Members of the legume family have simple, dry, pod-shaped fruits that contain dry seeds or grains. According to the USDA the legume family, called Fabaceae, is comprised of almost 22,000 specific species. Some legumes make a nutritious addition to the diet, and other show promise as medicine.
Peas are members of the legume family, which also includes a wide variety of beans. One of the main distinctions between peas and beans is that peas tend to grow in vines that require support, whereas most beans grow in self-supporting bushes. Peas also favor cooler climates than beans do.
Apart from being important as a food source, peas and other members of the legume family are capable of taking nitrogen from the air and adding it to the soil. This ability, called nitrogen fixation, is an important part of agriculture because plants require nitrogen to grow.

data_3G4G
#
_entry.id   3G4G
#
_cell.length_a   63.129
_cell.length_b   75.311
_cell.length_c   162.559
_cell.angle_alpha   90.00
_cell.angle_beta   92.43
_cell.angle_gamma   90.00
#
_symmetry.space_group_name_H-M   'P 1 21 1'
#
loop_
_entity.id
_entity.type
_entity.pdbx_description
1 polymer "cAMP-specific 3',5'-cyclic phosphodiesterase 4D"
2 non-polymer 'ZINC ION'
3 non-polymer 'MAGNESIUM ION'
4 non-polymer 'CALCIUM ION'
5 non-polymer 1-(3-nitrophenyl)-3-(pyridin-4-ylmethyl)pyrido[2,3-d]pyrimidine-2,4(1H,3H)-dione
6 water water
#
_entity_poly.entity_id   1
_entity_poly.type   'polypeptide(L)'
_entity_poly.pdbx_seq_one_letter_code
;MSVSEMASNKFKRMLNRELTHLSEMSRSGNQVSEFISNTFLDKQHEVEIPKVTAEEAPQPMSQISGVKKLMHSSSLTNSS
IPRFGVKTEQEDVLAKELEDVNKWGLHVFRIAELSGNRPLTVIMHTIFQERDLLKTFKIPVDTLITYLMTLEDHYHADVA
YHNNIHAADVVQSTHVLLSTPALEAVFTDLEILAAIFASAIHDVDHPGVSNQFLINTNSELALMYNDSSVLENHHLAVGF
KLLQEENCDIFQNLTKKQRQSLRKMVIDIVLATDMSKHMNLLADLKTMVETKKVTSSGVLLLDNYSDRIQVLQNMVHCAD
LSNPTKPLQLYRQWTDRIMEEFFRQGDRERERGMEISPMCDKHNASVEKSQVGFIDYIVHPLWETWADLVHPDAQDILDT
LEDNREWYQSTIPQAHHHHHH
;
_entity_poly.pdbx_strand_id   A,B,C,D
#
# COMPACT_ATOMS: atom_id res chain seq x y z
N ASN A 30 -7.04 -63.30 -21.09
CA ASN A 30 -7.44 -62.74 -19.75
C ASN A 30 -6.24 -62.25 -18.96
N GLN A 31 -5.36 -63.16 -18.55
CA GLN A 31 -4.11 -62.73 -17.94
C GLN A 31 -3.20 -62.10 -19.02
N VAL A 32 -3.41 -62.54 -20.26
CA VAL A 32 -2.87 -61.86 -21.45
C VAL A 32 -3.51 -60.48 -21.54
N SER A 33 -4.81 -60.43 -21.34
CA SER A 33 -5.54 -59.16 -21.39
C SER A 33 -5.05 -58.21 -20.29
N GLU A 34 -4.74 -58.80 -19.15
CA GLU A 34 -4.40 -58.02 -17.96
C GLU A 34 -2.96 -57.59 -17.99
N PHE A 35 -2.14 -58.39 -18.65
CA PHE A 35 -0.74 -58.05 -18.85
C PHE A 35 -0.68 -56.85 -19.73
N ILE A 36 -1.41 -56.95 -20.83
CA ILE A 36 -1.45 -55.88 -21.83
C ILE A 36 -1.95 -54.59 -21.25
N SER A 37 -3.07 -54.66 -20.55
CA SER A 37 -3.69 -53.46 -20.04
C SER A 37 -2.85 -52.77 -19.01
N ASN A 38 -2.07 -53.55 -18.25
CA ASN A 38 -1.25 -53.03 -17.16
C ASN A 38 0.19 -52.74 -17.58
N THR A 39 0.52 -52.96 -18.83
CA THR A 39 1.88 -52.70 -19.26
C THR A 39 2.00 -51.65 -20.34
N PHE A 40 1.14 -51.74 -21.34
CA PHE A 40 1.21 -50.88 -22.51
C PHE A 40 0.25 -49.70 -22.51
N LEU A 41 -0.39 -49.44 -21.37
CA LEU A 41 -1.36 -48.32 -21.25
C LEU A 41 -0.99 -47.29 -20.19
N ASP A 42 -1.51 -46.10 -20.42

Because other crops need nitrogen but cannot retrieve it from the air as legumes do, many farmers alternate crops to allow a member of a legume family to replenish a field's nitrogen content.